Cookies Policy

This site uses cookies. By continuing to browse the site you are agreeing to our use of cookies.

I accept this policy

Find out more here

A Feeling for the Animal: On Becoming an Experimentalist

No metrics data to plot.
The attempt to load metrics for this article has failed.
The attempt to plot a graph for these metrics has failed.
The full text of this article is not currently available.

Brill’s MyBook program is exclusively available on BrillOnline Books and Journals. Students and scholars affiliated with an institution that has purchased a Brill E-Book on the BrillOnline platform automatically have access to the MyBook option for the title(s) acquired by the Library. Brill MyBook is a print-on-demand paperback copy which is sold at a favorably uniform low price.

Access this article

+ Tax (if applicable)
Add to Favorites
You must be logged in to use this functionality

image of Society & Animals

This article deals with questions that arose during a 2-week university course in nonhuman animal laboratory science. Doctoral students and researchers take the course to acquire the knowledge necessary for future independent work with nonhuman animal experimentation. During the course, participants learn to handle animals in the laboratory, both in theory and in practice, and to do so in a humane way with a feeling for the animals. The paper analyzes how this knowledge, in other tacit contexts, is constructed and learned and focuses on two main aspects of handling rodents in the laboratory: habituation and killing. The course's focus on good handling works as a means of doing good research, as a strategy of including animal welfare as a legitimate agenda, while keeping intact traditional scientific norms—such as standardization. In this case, standardization has a wider scope than commonly assumed: Not only are the animals standardized but also the experimentalists who become standardized through courses and curricula. However, this process of standardization is not complete; thus, a feeling for the animal implies, as the case study shows, individual animal and human-animal interaction.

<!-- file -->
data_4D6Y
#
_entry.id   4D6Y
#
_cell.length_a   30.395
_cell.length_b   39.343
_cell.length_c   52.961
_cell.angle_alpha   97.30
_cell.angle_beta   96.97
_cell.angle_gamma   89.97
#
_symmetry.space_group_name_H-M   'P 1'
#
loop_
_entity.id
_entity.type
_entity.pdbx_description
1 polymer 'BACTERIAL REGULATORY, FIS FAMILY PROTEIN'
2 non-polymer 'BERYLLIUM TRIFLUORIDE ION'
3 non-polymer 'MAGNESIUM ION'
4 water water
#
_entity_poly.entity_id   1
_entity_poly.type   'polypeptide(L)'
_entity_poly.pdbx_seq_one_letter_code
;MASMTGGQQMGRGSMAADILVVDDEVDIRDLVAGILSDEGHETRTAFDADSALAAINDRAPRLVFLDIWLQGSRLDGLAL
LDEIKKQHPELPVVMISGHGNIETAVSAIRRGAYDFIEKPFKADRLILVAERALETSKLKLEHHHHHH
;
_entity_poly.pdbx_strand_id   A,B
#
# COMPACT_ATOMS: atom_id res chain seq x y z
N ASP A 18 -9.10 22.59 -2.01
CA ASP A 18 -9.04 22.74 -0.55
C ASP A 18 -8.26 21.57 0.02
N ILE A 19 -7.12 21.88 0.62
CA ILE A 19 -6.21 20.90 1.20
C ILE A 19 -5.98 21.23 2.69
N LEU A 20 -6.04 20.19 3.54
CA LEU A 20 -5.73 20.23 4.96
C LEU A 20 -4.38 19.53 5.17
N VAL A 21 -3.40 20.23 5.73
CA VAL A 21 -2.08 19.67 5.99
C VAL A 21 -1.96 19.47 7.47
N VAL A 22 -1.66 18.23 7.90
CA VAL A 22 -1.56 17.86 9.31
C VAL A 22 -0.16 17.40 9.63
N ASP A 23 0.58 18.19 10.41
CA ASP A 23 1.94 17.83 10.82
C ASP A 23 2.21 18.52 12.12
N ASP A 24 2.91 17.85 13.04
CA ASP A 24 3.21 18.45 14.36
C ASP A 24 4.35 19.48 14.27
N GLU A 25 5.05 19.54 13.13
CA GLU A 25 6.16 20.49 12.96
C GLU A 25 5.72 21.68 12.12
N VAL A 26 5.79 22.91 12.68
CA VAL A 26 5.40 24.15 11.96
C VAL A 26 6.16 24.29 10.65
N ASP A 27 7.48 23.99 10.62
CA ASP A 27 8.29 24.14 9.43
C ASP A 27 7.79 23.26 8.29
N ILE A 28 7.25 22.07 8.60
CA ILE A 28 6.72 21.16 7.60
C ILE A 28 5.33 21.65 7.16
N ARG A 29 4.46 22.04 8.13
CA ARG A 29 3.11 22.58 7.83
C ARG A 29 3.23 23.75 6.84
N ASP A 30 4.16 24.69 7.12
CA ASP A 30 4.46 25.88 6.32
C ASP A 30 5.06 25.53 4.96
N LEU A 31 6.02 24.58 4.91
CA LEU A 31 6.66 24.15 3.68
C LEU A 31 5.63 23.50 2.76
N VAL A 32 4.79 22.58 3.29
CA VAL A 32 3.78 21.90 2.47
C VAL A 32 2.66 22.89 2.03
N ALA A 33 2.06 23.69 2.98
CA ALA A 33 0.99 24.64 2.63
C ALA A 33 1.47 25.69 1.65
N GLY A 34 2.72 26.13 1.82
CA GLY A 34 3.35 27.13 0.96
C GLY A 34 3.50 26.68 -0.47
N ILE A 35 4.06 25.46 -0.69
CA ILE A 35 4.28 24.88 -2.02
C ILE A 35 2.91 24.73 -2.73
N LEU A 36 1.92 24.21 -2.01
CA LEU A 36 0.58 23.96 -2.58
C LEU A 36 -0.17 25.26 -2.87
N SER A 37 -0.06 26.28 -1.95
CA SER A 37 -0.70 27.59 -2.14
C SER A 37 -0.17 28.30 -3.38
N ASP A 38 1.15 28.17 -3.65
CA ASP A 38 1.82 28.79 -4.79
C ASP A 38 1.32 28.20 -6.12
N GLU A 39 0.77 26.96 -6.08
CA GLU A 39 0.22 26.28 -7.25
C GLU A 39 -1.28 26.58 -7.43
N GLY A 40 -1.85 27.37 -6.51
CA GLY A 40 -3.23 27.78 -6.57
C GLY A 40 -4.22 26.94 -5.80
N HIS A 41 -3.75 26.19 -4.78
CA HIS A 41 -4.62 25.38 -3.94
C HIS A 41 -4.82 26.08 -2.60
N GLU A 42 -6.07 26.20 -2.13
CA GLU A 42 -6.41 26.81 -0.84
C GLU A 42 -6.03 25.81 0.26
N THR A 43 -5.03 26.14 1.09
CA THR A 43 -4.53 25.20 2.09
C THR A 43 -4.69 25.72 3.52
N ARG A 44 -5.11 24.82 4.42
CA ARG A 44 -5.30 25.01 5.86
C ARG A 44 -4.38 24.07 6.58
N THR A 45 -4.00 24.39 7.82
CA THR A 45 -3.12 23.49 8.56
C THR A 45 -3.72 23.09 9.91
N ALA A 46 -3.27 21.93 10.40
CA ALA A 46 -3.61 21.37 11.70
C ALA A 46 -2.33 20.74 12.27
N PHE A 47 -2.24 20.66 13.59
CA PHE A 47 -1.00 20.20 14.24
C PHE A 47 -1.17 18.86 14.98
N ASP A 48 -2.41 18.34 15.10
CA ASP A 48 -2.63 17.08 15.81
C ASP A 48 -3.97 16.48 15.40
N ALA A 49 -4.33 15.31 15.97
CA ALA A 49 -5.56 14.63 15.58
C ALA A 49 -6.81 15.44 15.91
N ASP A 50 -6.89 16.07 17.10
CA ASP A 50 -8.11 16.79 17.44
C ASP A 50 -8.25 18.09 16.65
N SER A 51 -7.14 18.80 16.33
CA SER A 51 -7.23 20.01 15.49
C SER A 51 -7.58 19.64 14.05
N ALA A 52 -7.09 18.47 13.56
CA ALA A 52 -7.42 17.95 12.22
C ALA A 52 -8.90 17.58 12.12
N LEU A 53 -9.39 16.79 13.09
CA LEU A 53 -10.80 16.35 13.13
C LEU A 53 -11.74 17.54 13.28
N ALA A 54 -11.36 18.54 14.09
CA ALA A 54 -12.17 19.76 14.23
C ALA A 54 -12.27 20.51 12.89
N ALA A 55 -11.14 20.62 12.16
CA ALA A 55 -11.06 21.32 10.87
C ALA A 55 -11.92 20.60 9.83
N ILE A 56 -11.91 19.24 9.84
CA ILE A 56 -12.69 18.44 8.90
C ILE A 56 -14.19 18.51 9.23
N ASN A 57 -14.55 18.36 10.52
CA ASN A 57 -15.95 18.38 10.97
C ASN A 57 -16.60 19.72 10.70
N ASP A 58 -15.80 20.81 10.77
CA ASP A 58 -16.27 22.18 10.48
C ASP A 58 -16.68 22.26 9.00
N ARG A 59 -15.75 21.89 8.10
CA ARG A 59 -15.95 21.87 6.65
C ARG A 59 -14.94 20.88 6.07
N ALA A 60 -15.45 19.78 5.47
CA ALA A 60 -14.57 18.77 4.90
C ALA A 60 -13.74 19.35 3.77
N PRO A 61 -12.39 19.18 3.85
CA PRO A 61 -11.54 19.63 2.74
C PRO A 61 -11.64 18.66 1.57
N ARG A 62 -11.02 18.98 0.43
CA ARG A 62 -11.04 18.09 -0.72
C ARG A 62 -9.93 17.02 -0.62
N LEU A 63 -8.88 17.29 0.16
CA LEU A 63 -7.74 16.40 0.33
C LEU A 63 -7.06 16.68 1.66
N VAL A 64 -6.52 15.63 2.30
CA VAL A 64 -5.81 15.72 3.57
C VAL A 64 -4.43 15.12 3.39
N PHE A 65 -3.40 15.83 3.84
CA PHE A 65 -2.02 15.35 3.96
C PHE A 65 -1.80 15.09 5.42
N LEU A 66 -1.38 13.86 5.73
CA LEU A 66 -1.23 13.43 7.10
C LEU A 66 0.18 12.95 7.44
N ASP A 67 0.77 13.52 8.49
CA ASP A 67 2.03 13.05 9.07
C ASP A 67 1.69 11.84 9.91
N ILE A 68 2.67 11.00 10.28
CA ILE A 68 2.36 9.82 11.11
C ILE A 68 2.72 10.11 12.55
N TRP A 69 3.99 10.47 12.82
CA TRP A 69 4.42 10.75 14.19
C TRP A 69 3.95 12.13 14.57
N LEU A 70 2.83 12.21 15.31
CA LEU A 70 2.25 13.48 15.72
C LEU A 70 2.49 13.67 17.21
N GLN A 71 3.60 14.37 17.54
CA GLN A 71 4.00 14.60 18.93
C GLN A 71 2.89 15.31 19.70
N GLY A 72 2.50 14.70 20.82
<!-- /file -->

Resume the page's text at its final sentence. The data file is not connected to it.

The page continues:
Affiliations: 1: Research Coordinator, Centre for Gender Research, Uppsala University, Box 634, 751 26 Uppsala, Sweden;, Email:


Full text loading...


Data & Media loading...

Article metrics loading...



Can't access your account?
  • Tools

  • Add to Favorites
  • Printable version
  • Email this page
  • Subscribe to ToC alert
  • Get permissions
  • Recommend to your library

    You must fill out fields marked with: *

    Librarian details
    Your details
    Why are you recommending this title?
    Select reason:
    Society & Animals — Recommend this title to your library
  • Export citations
  • Key

  • Full access
  • Open Access
  • Partial/No accessInformation